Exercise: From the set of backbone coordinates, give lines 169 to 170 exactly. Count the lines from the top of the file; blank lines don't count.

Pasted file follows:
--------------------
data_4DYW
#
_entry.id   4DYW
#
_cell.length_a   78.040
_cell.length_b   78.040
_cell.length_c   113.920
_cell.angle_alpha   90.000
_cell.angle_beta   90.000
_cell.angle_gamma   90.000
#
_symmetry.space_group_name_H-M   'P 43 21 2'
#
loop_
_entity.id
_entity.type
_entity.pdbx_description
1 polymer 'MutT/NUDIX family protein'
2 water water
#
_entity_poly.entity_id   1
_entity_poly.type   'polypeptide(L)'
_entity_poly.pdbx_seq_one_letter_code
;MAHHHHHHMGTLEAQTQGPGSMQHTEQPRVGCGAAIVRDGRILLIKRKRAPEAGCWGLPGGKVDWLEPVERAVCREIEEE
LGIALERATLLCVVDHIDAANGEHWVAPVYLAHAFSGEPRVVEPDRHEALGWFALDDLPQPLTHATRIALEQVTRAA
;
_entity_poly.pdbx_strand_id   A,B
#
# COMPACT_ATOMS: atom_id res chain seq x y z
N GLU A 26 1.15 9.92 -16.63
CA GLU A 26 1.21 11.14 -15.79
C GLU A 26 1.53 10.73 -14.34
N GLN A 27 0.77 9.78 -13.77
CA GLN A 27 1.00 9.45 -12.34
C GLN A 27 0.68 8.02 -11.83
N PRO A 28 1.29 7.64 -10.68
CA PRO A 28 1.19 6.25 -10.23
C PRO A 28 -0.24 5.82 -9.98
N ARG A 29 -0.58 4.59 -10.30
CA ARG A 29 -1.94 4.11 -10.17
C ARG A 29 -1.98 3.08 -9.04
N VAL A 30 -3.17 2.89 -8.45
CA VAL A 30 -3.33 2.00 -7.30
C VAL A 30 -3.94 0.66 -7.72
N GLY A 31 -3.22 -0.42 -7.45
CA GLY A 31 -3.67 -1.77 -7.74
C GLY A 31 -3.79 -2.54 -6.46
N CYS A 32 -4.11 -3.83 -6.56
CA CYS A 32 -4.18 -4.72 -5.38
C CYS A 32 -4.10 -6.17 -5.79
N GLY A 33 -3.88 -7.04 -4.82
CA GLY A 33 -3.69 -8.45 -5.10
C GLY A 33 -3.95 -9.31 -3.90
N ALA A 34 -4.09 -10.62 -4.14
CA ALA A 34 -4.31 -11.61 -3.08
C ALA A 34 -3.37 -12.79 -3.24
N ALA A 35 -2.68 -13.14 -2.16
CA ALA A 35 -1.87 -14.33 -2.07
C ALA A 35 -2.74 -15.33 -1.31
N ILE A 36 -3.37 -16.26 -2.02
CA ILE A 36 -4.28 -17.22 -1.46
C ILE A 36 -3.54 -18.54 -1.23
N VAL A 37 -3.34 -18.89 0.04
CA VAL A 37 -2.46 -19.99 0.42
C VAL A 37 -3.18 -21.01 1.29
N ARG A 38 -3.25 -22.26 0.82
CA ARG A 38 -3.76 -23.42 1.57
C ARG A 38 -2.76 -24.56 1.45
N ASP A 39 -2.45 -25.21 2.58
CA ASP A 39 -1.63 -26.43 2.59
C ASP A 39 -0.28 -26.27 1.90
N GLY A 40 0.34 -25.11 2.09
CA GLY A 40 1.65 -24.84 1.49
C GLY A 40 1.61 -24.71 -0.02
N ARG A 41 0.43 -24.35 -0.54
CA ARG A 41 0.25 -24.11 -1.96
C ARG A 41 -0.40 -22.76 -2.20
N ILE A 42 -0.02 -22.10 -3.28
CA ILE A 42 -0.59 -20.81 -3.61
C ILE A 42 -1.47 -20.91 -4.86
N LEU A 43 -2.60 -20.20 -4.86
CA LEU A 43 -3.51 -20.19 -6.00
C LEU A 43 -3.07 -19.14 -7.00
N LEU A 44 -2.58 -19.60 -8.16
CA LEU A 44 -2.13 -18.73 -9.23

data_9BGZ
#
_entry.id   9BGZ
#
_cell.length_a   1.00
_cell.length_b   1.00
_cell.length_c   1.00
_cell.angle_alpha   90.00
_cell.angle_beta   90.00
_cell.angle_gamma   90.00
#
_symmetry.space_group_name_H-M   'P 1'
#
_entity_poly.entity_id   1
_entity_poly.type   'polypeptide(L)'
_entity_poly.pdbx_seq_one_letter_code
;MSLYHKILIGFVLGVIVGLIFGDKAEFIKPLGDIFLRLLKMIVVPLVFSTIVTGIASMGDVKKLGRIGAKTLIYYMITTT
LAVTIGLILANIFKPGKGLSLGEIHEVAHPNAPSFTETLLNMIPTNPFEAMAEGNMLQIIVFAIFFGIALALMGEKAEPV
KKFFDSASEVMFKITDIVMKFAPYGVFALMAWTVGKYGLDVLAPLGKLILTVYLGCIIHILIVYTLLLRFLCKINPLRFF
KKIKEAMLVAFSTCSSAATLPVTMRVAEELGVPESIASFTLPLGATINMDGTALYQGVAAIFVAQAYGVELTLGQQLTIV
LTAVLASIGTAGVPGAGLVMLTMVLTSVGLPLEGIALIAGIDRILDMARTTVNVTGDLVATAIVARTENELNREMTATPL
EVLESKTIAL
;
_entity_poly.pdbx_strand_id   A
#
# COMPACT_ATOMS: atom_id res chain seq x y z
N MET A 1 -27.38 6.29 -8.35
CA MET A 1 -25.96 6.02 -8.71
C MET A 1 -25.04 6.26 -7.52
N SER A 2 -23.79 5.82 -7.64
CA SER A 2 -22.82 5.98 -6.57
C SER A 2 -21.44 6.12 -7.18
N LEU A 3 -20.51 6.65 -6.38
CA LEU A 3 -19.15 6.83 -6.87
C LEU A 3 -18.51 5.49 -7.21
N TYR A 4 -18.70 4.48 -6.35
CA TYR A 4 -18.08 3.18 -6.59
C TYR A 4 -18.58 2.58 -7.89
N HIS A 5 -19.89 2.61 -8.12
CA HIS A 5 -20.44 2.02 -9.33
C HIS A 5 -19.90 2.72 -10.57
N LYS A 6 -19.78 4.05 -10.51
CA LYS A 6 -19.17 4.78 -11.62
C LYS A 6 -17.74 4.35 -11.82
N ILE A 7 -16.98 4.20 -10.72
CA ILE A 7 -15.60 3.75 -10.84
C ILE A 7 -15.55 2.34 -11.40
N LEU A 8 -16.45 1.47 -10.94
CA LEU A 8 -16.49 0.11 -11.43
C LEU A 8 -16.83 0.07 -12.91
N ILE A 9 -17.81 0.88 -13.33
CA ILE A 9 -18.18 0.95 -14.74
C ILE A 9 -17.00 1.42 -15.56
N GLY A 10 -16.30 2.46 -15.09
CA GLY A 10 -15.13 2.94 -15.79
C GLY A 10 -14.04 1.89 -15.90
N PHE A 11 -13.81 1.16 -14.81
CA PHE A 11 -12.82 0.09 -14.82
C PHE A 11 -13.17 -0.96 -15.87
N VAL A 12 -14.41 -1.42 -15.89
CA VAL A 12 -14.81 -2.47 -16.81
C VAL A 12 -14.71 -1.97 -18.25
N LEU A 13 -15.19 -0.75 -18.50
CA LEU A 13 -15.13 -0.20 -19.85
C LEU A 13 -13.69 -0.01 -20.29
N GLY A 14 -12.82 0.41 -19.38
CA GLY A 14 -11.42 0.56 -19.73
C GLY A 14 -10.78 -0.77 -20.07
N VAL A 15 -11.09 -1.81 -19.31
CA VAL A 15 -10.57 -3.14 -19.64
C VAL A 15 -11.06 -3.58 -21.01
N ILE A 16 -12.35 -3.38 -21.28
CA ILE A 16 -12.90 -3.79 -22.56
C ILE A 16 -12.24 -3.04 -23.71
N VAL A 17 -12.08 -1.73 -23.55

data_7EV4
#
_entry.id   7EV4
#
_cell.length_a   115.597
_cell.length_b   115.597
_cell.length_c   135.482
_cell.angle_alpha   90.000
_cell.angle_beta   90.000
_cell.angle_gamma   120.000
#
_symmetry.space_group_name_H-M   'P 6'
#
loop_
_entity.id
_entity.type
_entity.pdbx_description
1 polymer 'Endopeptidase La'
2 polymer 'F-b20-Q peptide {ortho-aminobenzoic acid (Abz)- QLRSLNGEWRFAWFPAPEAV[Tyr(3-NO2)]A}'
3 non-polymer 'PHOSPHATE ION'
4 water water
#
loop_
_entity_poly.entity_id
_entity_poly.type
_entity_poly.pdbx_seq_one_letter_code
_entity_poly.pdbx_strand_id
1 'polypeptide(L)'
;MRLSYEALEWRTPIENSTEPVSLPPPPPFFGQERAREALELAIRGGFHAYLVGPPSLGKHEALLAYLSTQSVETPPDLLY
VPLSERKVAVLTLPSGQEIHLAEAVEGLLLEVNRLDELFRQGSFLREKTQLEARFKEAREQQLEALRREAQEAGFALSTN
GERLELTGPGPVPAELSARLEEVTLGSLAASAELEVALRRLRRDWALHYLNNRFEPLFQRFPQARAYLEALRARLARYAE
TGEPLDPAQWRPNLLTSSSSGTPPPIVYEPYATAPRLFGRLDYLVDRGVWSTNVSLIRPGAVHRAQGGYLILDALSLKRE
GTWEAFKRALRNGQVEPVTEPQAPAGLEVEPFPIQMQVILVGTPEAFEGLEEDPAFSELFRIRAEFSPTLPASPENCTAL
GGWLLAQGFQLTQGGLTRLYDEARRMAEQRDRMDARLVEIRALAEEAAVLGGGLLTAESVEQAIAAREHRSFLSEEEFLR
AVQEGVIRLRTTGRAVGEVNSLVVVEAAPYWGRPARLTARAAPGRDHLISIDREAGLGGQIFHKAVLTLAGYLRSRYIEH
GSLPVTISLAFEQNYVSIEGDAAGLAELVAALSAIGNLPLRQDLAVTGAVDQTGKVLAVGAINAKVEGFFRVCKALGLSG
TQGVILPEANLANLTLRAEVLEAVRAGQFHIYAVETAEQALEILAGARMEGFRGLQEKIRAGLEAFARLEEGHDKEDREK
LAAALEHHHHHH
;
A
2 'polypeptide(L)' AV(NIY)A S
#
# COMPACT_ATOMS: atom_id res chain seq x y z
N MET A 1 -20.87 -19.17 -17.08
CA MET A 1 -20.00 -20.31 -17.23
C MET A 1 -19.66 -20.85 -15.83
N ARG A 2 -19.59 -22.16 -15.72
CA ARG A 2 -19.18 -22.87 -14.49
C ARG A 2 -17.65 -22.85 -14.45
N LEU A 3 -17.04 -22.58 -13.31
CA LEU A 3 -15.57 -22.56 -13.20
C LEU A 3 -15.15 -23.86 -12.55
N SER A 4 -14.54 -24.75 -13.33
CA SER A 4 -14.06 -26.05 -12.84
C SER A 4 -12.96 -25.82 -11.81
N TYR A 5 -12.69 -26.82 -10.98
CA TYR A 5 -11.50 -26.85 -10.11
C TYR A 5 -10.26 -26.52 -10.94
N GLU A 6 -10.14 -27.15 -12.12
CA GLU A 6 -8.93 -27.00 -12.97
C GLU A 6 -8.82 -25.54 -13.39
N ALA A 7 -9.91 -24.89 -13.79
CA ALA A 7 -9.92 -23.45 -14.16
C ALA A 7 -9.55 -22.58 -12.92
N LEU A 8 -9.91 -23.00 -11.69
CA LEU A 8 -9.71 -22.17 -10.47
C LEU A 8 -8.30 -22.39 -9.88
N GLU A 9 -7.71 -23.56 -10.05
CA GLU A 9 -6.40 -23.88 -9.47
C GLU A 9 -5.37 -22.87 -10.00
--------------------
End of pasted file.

_cell.angle_beta   90.000
_cell.angle_gamma   120.000